After two years at Capitol Records, singer Muni Long realized her shelf life was expiring. Under the moniker Priscilla Renea, she went from recording YouTube videos in her mother’s living room that would go viral to doing radio promo tours. “I was just existing,” she said. “I got signed in 2008 and by 2010 I realized I’m only going to have one song and one album. They’re not really paying attention to me.”
So she decided to pivot. She started doing more songwriting, penning songs for acts like Rihanna, Mariah Carey, and Ariana Grande. Originally from Gifford, Florida — a small town near Vero Beach — Long admits her Southern upbringing provided barriers throughout her career. She often felt she shrunk into the background during writing sessions.
But even with these insecurities, she continued juggling songwriting with working on her own music. She felt an urge to bet on herself during a studio songwriting session in 2019 with Ariana while she was also carving out her solo project Black Like This. “I had ended up putting some of [my] melodies and rhythms in her songs,” she said. From then on she understood that she had enough of putting energy and effort solely into projects that weren’t hers. “I just was over it.”
So, in 2020, Muni Long was born. And this began a new chapter in her life. And one of the biggest changes is the platforms she’s embracing.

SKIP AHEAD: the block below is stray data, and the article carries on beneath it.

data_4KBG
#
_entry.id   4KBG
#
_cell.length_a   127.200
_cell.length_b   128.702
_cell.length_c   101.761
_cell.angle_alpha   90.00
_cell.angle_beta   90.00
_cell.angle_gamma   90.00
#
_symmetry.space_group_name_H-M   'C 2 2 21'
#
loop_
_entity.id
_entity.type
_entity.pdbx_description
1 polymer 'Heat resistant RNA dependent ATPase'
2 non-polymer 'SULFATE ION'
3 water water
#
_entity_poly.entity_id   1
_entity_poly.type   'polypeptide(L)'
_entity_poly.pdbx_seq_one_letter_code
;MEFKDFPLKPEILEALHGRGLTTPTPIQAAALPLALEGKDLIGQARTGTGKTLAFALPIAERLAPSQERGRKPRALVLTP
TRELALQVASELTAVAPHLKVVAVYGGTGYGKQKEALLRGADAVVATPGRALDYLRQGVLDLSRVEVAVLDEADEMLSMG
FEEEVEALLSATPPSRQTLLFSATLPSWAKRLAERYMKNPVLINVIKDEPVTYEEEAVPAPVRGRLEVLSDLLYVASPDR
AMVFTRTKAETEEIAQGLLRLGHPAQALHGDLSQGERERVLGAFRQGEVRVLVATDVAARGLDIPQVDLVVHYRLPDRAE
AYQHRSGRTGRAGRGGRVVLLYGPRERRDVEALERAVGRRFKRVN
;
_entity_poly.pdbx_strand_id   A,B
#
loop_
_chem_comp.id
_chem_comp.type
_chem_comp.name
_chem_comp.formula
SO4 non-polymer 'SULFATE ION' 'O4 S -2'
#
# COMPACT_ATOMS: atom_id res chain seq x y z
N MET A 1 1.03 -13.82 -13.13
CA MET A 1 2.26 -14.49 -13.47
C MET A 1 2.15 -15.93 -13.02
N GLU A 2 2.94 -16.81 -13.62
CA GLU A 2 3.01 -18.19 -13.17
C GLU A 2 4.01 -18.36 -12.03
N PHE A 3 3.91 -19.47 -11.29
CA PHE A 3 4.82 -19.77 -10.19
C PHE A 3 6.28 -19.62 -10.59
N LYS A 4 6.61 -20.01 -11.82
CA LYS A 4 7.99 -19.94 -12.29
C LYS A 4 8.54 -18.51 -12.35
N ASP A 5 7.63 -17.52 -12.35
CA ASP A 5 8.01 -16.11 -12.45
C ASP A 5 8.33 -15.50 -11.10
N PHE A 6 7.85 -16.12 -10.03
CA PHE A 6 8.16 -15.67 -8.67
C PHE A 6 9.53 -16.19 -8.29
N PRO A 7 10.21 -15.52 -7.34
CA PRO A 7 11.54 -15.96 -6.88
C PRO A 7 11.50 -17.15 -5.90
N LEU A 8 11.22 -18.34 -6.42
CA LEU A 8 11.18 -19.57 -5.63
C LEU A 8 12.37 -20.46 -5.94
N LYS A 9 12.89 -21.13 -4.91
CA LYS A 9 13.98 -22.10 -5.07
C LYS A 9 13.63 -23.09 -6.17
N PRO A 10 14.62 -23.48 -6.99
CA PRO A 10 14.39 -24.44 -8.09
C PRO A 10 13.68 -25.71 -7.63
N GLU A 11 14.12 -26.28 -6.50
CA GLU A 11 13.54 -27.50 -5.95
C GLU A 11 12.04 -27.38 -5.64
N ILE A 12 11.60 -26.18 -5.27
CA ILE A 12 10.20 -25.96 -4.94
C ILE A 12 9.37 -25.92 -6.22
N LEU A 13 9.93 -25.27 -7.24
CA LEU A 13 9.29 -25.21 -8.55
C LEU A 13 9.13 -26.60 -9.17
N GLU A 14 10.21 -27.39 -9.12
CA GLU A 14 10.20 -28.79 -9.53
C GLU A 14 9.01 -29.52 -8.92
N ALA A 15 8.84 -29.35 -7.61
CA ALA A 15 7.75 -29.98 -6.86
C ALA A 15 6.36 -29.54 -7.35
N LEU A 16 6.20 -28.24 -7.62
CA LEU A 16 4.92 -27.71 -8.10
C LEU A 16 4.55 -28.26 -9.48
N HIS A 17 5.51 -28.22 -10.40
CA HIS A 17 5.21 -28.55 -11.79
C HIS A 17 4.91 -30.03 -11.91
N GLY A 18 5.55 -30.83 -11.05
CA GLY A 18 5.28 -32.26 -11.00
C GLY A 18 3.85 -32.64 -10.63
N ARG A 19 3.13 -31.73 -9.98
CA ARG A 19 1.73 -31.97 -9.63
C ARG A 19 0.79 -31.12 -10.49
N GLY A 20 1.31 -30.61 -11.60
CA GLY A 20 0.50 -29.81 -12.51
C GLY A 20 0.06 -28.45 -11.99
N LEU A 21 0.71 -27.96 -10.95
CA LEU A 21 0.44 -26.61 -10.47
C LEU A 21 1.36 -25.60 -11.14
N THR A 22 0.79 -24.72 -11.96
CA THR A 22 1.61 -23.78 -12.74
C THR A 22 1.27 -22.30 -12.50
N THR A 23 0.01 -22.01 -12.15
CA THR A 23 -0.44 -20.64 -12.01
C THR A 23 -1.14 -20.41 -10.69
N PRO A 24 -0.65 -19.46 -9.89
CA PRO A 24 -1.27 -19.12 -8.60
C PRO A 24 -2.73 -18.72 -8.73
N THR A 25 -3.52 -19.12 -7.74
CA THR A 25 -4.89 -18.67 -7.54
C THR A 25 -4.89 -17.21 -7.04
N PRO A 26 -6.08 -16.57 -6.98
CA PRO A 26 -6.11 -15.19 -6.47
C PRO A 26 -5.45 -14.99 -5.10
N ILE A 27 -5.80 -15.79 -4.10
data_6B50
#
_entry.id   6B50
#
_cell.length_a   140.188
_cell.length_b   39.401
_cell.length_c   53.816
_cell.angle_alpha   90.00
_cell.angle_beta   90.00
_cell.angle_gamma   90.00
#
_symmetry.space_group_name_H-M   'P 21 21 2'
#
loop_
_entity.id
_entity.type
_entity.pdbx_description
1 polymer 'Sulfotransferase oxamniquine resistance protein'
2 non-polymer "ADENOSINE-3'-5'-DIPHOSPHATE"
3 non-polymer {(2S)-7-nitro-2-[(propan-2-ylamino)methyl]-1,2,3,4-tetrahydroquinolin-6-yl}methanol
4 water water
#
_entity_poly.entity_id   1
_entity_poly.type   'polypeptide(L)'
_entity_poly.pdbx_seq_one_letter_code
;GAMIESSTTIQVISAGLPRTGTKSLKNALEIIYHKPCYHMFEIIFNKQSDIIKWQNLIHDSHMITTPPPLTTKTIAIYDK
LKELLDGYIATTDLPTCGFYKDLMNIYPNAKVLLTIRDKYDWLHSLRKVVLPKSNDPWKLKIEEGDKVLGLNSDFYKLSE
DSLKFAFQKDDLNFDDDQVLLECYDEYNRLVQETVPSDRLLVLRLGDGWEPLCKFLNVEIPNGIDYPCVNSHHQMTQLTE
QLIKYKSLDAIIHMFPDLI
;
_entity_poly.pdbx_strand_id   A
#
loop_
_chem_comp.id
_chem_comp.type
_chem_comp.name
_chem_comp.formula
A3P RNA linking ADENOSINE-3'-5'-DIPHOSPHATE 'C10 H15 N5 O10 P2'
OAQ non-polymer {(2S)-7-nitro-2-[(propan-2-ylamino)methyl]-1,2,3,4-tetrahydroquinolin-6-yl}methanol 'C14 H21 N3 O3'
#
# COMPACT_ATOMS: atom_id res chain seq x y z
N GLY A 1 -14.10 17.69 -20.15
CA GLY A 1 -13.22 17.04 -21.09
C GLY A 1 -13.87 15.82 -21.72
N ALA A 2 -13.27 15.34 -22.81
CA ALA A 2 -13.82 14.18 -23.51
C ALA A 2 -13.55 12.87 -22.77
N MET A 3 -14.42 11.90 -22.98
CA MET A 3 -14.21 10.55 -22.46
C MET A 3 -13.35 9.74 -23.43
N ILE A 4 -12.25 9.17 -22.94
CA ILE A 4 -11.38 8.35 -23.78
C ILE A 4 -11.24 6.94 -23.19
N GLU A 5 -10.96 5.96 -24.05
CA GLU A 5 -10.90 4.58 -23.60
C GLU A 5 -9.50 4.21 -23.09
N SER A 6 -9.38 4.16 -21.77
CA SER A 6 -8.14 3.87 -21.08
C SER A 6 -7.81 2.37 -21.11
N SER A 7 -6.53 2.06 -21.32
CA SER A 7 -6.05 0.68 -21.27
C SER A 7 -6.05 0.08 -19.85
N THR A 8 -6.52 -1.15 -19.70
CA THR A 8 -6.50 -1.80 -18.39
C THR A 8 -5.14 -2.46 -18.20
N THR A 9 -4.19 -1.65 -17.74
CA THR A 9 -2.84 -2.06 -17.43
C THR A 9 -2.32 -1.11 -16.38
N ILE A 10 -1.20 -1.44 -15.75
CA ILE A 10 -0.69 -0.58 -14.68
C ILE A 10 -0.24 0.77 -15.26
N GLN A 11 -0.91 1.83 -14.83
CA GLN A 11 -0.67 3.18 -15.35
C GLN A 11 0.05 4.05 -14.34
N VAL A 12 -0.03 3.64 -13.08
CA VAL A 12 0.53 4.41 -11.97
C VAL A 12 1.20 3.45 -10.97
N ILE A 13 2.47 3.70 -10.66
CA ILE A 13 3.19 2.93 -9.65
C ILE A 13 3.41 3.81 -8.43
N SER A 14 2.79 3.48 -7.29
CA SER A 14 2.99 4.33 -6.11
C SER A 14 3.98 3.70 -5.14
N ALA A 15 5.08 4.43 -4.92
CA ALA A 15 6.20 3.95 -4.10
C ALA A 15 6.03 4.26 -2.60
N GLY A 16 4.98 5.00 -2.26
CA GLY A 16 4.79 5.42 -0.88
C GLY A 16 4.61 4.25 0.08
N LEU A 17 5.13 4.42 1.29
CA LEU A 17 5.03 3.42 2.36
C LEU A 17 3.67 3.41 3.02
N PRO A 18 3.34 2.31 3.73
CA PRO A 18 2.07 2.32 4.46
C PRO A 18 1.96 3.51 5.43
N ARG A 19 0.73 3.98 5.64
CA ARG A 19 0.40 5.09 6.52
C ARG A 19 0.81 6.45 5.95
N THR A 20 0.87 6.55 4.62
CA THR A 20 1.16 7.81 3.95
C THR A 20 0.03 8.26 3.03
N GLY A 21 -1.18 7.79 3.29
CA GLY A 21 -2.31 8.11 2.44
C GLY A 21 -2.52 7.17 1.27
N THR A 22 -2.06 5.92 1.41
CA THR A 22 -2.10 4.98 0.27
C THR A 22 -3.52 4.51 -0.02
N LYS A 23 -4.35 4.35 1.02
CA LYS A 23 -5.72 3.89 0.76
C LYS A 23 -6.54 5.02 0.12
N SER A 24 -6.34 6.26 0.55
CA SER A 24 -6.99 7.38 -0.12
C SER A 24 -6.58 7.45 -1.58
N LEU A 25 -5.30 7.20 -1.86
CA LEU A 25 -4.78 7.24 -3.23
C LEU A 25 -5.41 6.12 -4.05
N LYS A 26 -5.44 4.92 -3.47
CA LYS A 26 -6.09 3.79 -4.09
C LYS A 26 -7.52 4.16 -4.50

During the early years of her career, she utilized YouTube as a platform to reach her fans. Now, as the founder of the independent label Supergiant Records, she interacts with her fans mostly on TikTok, a platform she feels has helped her grow her fanbase. She has a tone of genuineness when she speaks of interacting with her followers individually on TikTok, she believes it’s easy to respond quickly to others within the platform. Long adds the algorithm allows for trending videos to spread across communities.
It’s clear her interactions with her fans have paid off. The single “Hrs and Hrs”, off of her 2021 EP Public Displays of Affection, has taken off. It’s a sultry R&B track that became a hit due to TikTok users, you can now listen to the song on the charts of Spotify, Apple, and more. Muni’s first appearance on the Billboard Hot 100 came a few weeks ago, this was no small feat.
We recently caught up with Muni Long to talk about her background as a songwriter, her success on TikTok, working on “Hrs and Hrs” and more.
Can you walk me through the idea of pivoting from writing for other artists to really centering yourself and your work?
Muni Long: I think a lot of times there might be a little bit of a negative connotation like, “I’ve been treated poorly.” Songwriters don’t get treated fairly at all, but I think then the simple answer for me was that, “I just was over it.” I wanted to say what I wanted to say and express the way I wanted to express, so I was like, “Yeah, you know what? I’m done right now.” And when I feel like going back, if I ever do, it’s got to be fun again because it did start to feel a little bit like work.
Why did you change your name to Muni Long?
I think it’s just like when people feel like they know you already. You go back home from wherever you’ve gone off to as an adult, you come home and those people want to sort of remind you of who you used to be. That can be frustrating just even on a human level. So especially as an artist, when you want to present in a new way. I knew that I wanted to have a fair chance with no resistance or as little resistance as possible for my music. I wanted to make this music and have people listen to it first without judgment.
What was it like working on “Hrs and Hrs”?